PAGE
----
I have been following the creative crafting of Helen at CrawCrafts Beasties for a while now. Helen is incredibly skilful in the way she creates her signature Beasties and their amazing accessories. I love to see the photographic portraits of her Beasties but I also love to read about her process and inspiration. The way she captures people’s ideas, personalities, and interests and incorporates them into their knitted and stitched counterparts is most impressive. Helen is also very clever and witty and is fond of a good pun.
Knowing my fondness for Helen’s Beasties, my husband and kids decided to gift me a Beastie of my very own for Christmas. As a monster fan and nerd, I had plentiful ideas for what I could commission Helen to create but I decided to be a little bit of an ego-maniac and commission her to make a mini-me. Helen did a magnificent job of identifying details that spoke to my hobbies, interests, and really capture the essence of me. You can read all about the creation of my Beastie on the Beastie Blog where you will also see the amazing details of wee monster me and her accessories. Knowing how talented Helen is, I had high expectations but she far exceeded them.
You can follow Helen’s amazing creativity on her blog and on Instagram. I guarantee her Beasties will make you smile.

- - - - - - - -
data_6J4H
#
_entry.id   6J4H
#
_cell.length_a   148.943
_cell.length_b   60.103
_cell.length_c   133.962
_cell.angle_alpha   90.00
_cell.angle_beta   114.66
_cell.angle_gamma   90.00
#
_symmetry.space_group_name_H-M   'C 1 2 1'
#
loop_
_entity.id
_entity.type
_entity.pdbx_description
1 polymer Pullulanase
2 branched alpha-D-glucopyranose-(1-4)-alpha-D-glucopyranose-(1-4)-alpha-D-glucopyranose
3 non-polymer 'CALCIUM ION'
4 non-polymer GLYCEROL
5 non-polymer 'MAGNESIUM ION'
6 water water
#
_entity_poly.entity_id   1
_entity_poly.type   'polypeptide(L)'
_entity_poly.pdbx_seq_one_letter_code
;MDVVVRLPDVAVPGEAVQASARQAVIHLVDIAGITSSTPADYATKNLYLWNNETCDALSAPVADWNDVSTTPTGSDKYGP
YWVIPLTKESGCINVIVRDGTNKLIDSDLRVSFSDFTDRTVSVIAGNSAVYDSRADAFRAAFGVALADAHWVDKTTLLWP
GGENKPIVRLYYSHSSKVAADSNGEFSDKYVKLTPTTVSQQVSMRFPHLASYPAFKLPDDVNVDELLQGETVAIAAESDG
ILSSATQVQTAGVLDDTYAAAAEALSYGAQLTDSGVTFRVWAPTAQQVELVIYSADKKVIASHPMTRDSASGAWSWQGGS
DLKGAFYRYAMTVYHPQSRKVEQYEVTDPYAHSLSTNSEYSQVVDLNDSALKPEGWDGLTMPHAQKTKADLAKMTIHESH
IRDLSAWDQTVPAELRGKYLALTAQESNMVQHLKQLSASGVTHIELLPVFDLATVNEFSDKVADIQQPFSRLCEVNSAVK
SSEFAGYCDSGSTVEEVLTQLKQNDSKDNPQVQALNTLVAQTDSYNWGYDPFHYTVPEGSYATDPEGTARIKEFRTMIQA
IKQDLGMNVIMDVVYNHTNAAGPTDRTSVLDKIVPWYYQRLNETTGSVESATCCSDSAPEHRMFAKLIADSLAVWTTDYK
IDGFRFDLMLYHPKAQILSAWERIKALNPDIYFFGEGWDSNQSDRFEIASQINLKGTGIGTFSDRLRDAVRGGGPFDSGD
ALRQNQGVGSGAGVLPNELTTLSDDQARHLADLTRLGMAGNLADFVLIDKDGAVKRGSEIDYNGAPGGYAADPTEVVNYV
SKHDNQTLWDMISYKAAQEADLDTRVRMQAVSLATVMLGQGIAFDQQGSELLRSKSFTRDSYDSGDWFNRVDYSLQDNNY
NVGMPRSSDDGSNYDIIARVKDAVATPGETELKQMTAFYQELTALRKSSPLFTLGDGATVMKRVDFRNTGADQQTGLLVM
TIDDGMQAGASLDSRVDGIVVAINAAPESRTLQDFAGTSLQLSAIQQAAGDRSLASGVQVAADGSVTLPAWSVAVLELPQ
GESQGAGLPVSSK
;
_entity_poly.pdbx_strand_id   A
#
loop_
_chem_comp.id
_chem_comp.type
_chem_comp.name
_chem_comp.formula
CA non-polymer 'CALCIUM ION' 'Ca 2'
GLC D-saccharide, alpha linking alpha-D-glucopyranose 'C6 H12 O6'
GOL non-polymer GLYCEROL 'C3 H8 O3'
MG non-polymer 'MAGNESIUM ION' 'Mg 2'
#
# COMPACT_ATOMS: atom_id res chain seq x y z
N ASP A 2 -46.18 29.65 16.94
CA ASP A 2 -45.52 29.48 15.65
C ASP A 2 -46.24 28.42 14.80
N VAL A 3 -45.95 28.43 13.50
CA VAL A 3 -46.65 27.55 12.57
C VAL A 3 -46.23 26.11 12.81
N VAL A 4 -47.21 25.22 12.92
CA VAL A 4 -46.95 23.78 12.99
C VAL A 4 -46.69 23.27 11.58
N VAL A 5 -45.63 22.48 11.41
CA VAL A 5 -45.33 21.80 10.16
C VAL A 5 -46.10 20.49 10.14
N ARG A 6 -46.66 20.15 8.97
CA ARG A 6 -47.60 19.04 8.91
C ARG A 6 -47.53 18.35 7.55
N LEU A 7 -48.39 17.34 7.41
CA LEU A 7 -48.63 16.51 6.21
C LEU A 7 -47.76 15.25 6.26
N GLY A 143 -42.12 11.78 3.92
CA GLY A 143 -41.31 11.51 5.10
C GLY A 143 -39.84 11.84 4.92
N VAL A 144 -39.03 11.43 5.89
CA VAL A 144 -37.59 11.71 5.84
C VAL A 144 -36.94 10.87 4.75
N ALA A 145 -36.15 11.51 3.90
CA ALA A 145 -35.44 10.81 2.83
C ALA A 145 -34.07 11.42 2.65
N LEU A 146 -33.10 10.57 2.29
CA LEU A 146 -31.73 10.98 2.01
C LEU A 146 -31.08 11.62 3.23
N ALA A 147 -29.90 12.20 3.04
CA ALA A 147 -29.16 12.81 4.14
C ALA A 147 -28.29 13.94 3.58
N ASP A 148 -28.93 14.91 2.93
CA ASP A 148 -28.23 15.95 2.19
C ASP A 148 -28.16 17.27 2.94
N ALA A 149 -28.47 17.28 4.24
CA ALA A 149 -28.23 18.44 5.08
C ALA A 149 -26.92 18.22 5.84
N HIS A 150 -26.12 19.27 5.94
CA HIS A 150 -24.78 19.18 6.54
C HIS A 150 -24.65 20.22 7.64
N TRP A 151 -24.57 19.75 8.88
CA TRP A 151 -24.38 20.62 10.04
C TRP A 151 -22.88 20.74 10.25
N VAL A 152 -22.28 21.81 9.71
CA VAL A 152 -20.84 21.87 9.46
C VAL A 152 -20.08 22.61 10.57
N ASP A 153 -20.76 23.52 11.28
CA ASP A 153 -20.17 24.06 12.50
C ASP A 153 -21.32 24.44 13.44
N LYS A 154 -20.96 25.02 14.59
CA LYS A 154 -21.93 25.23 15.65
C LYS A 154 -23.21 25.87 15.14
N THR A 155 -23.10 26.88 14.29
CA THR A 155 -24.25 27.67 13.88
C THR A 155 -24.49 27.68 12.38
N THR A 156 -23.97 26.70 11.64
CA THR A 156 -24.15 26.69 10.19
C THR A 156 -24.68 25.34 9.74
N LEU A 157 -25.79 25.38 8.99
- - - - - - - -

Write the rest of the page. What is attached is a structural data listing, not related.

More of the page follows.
This week’s Art Journal Adventure prompt was provided by my friend Jana. Jana has a way of creating wonderfully curated collages with mixed media elements and lots of visual texture. She produced one such piece as her exemplar for her guest blog post. I aspire to put together collages as wonderful as the ones Jana produces but I am not there yet. I don’t have a collection of ephemera to riffle through either, just random papers. I, therefore, decided to use Jana’s page as jumping-off inspiration rather than strictly adhering to the prompt.
I did technically start the page with a collage but it was just a case of roughly adhering some book page scraps to the journal page and then knocking the whole thing back with a layer of white acrylic. I loved the colour scheme in Jana’s collage so I too opted for a palette that was monochromatic and neutral with a pop of red. What I was really taken with was the use of stitching as a mark-making tool. I am not someone who has much skill or ability with fabric arts or textiles and my sewing skills are limited to hand-sewing and are very basic. I, therefore, would not normally think to add stitches to my art journal pages but that was precisely why I wanted to do so in response to this prompt. I really enjoyed it as a different way to add marks to the illustration and what it contributed in terms of a different visual texture.
Today is my second son’s 11th birthday. One of the many things I love about my kids is that they get almost as excited for each other’s birthdays as they do for their own. They love to celebrate their brothers and to make each of their days special.